Largest And Most Structurally Complex Vitamin B12
Updated: Dec 14, 2020
Vitamin B12, also known as cobalamin, is a water-soluble vitamin involved in the metabolism of every cell of the human body. It is particularly important in the normal functioning of the nervous system via its role in the synthesis of myelin, and in the maturation of developing red blood cells in the bone marrow. Vitamin B12 is one of eight B vitamins. It is the largest and most structurally complex vitamin. The only organisms to produce vitamin B12 are certain bacteria, and archaea. Given vitamin B12’s role in cell production, adequate levels of this vitamin are needed to promote healthy hair, skin and nails.
Many foods are a natural source of B12 because of bacterial symbiosis. It is produced by some of the gut flora of herbivores. Carnivores, of course, eat herbivores. Also algae and plants get it from symbiosis. Most omnivorous people in developed countries obtain enough vitamin B12 from consuming animal products, including meat, milk, eggs, and fish. Grain-based foods are often fortified by having the vitamin added to them. Vitamin B12 supplements are available in single agent or multivitamin tablets. Because there are few non-animal sources of the vitamin, vegans are advised to consume a dietary supplement or fortified foods for B12 intake, or risk serious health consequences.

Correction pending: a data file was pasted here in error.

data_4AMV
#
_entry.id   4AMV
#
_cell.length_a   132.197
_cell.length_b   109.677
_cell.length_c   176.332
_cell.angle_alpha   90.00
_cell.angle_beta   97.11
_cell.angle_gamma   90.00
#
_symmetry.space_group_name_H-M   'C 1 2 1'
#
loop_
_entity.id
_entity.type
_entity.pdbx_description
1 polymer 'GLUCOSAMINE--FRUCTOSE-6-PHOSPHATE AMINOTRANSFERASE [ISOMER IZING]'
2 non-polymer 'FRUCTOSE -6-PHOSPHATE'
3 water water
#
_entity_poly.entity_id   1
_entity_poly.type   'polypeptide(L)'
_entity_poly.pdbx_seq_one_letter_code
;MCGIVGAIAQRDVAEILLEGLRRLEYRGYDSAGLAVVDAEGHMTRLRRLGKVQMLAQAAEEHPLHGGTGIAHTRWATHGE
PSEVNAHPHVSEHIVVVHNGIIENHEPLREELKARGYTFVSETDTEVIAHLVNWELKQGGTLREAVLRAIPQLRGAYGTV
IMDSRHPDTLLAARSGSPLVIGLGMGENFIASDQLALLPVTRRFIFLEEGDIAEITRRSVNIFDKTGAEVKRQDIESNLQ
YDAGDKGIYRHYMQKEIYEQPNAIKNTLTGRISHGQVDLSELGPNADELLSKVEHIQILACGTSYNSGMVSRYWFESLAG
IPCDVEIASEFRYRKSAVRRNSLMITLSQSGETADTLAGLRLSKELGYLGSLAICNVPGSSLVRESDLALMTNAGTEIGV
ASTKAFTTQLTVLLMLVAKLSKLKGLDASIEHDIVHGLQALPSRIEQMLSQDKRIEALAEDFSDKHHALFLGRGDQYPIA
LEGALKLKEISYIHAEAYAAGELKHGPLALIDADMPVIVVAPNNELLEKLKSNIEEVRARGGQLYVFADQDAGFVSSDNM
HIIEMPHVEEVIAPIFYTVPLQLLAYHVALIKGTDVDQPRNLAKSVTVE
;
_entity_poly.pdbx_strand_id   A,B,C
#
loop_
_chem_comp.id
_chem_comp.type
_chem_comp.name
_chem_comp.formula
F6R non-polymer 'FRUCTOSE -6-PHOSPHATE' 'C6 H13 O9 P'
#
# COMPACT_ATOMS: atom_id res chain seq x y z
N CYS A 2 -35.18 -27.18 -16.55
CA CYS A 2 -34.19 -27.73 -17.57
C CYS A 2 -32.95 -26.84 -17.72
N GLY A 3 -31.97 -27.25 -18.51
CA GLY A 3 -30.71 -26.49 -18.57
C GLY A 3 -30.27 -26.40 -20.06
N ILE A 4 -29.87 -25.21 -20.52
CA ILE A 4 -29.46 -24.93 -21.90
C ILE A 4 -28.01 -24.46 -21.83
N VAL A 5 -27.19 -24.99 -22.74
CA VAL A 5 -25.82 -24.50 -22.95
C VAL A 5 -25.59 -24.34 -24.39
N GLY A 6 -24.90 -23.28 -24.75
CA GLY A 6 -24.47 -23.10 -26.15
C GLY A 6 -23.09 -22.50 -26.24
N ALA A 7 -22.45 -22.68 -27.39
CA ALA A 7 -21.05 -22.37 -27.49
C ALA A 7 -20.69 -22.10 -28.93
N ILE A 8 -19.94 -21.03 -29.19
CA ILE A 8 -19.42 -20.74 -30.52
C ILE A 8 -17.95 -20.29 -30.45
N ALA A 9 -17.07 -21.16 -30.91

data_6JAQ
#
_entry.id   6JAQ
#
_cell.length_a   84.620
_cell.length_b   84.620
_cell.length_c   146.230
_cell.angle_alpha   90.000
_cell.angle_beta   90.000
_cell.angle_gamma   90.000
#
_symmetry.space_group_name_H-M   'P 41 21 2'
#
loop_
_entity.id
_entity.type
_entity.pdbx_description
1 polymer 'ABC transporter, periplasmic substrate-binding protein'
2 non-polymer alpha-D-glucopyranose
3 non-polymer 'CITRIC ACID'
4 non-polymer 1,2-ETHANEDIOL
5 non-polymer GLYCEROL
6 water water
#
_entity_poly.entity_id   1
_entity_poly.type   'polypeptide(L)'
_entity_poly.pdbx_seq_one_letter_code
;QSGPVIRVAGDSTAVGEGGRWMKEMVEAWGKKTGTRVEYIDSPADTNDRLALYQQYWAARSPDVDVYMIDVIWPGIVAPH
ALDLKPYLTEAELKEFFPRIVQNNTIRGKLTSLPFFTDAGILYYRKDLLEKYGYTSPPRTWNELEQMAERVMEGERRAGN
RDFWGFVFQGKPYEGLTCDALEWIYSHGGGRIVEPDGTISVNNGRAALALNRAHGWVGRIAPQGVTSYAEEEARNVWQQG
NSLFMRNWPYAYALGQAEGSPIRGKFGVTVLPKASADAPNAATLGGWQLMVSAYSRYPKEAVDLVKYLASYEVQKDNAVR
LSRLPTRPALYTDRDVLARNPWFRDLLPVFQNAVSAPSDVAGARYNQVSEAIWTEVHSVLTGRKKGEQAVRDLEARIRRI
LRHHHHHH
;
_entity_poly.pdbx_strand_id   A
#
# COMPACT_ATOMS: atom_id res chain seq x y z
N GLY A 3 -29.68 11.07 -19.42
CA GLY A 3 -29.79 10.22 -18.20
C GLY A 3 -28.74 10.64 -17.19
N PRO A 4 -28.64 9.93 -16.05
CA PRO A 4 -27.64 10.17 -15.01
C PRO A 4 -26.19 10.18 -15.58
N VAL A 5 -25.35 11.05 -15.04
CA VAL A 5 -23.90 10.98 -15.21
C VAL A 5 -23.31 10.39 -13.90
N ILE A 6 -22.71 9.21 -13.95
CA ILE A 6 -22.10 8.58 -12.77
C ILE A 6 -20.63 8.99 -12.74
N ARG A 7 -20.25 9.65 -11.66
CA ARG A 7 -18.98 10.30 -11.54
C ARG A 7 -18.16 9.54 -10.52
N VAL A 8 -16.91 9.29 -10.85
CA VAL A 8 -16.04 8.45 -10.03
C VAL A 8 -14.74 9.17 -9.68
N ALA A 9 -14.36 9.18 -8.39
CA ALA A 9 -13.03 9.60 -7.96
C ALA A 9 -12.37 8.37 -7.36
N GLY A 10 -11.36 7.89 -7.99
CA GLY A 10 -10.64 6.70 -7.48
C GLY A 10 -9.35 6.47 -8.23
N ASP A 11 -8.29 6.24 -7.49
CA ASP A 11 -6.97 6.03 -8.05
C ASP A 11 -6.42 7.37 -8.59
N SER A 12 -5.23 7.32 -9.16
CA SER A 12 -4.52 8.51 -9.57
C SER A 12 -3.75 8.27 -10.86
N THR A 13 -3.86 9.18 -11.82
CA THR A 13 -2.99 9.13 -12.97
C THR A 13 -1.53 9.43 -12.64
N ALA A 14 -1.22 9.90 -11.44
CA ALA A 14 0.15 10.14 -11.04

Vitamin B12 deficiency can potentially cause severe and irreversible damage, especially to the brain and nervous system. At levels only slightly lower than normal, a range of symptoms such as fatigue, lethargy, difficulty walking (staggering balance problems) depression, poor memory, breathlessness, headaches, and pale skin, among others, may be experienced, especially in elderly people (over age 60) who produce less stomach acid as they age, thereby increasing their probability of B12 deficiencies. This deficiency can also cause symptoms of mania and psychosis.
Vitamin B12 deficiency is most commonly caused by low intakes, but can also result from malabsorption, certain intestinal disorders, low presence of binding proteins, and use of certain medications. Vegans - people who choose to not consume any animal-sourced foods - are at risk because plant-sourced foods do not contain the vitamin. The elderly who have diets with limited animal-sourced foods are vulnerable populations for that reason and also because intestinal absorption declines with age, a consequence of low stomach acid. Vitamin B12 deficiency may occur in between 40% to 80% of the vegetarian population who are not also consuming a vitamin B12 supplement. In Hong Kong and India, vitamin B12 deficiency has been found in roughly 80% of the vegan population as well. Vegans can avoid this by consuming a dietary supplement or eating B12-fortified foods like cereals, plant-based milks, and nutritional yeast as a regular part of their diet.
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